The eye in the sky


Julian Marks TV-Bay Magazine
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EVENT360 specialises in production and delivery of sport presentation, entertainment and stadium ceremonies, and, as such, we're always looking for new, interesting, and innovative crowd engagement tools.

One of those engagement tools that we'd been using for many years was a crowd-surfing ball - basically a sponsor-branded beach ball thrown into a crowd to bounce around above their heads. We've delivered these at countless events including the London 2012 Olympic Games. It's just a pleasing, fun, crowd-engagement device.

However, we were looking for ways to bring the crowd-surfing ball into the modern era, so we started knocking around ideas in the office and eventually thought, "Wouldn't it be fantastic if we could use the ball to record footage of fans underneath it as it's bouncing around above their heads?"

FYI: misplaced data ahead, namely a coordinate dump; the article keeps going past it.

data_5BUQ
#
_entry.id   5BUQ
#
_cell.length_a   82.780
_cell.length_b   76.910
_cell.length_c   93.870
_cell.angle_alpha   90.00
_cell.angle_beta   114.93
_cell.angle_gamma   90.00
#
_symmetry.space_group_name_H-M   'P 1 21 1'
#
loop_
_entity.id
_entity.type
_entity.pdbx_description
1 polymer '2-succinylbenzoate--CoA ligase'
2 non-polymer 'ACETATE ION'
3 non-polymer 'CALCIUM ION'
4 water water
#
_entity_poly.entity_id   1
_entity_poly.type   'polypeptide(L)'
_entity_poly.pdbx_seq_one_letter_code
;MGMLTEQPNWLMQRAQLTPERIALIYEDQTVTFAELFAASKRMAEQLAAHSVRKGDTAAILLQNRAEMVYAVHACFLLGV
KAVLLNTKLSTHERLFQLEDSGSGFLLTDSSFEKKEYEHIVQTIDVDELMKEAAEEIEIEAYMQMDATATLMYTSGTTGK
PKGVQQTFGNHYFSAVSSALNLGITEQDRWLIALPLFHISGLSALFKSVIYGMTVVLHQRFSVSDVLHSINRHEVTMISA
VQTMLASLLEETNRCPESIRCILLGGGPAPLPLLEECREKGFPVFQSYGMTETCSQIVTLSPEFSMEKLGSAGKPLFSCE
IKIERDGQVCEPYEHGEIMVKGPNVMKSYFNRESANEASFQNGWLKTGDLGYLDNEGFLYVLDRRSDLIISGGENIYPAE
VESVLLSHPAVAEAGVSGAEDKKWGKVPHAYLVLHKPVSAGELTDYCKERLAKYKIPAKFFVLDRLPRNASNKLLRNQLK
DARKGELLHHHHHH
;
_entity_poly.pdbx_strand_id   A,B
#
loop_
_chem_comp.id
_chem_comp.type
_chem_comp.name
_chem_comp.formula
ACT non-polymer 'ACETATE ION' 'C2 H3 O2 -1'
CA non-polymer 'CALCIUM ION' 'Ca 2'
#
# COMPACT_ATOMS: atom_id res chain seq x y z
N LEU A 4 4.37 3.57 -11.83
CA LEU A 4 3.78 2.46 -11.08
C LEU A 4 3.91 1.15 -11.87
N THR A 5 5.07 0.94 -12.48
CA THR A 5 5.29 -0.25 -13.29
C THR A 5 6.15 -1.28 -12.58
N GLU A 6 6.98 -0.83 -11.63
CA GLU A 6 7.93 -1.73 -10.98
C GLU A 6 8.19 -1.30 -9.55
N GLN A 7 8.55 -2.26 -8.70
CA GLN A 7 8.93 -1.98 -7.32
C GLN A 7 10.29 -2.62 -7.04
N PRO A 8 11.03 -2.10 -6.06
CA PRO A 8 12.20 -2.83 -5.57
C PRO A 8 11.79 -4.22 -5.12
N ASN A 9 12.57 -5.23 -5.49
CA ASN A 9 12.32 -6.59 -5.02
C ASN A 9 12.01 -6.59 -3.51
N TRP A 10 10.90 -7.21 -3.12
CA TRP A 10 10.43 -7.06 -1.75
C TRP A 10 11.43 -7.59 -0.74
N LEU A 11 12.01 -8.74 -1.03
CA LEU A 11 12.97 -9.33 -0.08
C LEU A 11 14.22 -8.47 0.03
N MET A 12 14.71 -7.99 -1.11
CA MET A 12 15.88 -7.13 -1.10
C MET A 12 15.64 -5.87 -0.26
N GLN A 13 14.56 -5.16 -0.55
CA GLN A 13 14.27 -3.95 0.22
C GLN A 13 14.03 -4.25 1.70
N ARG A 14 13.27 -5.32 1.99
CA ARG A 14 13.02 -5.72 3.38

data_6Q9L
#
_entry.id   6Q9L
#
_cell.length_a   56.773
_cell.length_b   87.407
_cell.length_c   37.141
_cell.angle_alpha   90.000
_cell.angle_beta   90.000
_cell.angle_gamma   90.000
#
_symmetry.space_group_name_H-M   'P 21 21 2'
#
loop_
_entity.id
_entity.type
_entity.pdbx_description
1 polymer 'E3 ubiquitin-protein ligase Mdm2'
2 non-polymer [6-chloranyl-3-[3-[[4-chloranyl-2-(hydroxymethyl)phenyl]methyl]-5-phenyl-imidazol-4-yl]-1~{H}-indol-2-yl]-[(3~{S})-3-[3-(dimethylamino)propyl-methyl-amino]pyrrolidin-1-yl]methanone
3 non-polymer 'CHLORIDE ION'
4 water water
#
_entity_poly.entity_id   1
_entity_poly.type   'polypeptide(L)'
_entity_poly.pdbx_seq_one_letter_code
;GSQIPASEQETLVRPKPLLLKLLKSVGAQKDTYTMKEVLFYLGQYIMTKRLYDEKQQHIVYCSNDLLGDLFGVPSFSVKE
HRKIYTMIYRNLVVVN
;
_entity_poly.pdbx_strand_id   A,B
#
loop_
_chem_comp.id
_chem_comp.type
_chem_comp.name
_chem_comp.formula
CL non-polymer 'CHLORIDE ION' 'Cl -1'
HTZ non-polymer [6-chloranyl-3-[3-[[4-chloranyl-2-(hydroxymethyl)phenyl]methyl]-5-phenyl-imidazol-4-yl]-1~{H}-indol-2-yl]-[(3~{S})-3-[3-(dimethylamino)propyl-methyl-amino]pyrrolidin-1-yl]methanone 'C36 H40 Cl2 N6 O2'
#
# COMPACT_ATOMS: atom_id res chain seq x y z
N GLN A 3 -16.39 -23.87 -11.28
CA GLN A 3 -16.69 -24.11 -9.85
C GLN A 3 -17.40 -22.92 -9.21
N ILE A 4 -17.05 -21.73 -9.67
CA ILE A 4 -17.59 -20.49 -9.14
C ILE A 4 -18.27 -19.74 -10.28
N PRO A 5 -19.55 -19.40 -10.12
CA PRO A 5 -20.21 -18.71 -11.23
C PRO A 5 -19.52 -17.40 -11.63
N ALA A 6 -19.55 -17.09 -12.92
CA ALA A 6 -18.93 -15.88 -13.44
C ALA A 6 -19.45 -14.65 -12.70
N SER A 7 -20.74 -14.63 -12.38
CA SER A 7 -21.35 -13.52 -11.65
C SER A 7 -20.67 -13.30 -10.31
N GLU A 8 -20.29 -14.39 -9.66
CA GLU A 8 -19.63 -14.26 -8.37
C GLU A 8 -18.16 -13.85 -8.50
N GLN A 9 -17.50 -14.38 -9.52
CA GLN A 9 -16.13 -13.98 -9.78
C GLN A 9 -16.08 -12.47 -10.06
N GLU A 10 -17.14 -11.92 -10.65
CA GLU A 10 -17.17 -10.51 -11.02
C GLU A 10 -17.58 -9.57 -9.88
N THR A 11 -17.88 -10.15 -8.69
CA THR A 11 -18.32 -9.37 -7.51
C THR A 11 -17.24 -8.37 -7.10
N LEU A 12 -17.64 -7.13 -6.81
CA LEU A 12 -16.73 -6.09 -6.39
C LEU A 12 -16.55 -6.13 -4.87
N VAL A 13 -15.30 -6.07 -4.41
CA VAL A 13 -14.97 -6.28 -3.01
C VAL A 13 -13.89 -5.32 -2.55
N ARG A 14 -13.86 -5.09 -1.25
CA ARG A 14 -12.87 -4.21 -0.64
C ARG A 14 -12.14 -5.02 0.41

The original idea was that we would just use any footage we captured as a pre-record, basically by fitting a micro-camera/GoPro or something similar to the ball. We initially tried this in a very simplistic way at the 2015 Marriott London 7s rugby tournament at Twickenham Stadium by attaching a GoPro underneath the ball. We threw it into a crowd for the first time and, to our disappointment, the footage was entirely unusable. What became apparent was that a camera attached to a wildly spinning ball makes for a pretty unstable, and unwatchable shot.

Despite this minor setback, we still liked the idea, but our approach to getting content out of the ball needed to be adapted. We started giving some further thought about how we might create a more stable image. We spoke to our friends at The Dream Engine who we'd worked with for many years on various aerial stadium projects and they came up with an ingenious way of giving the sphere a much more stable flight.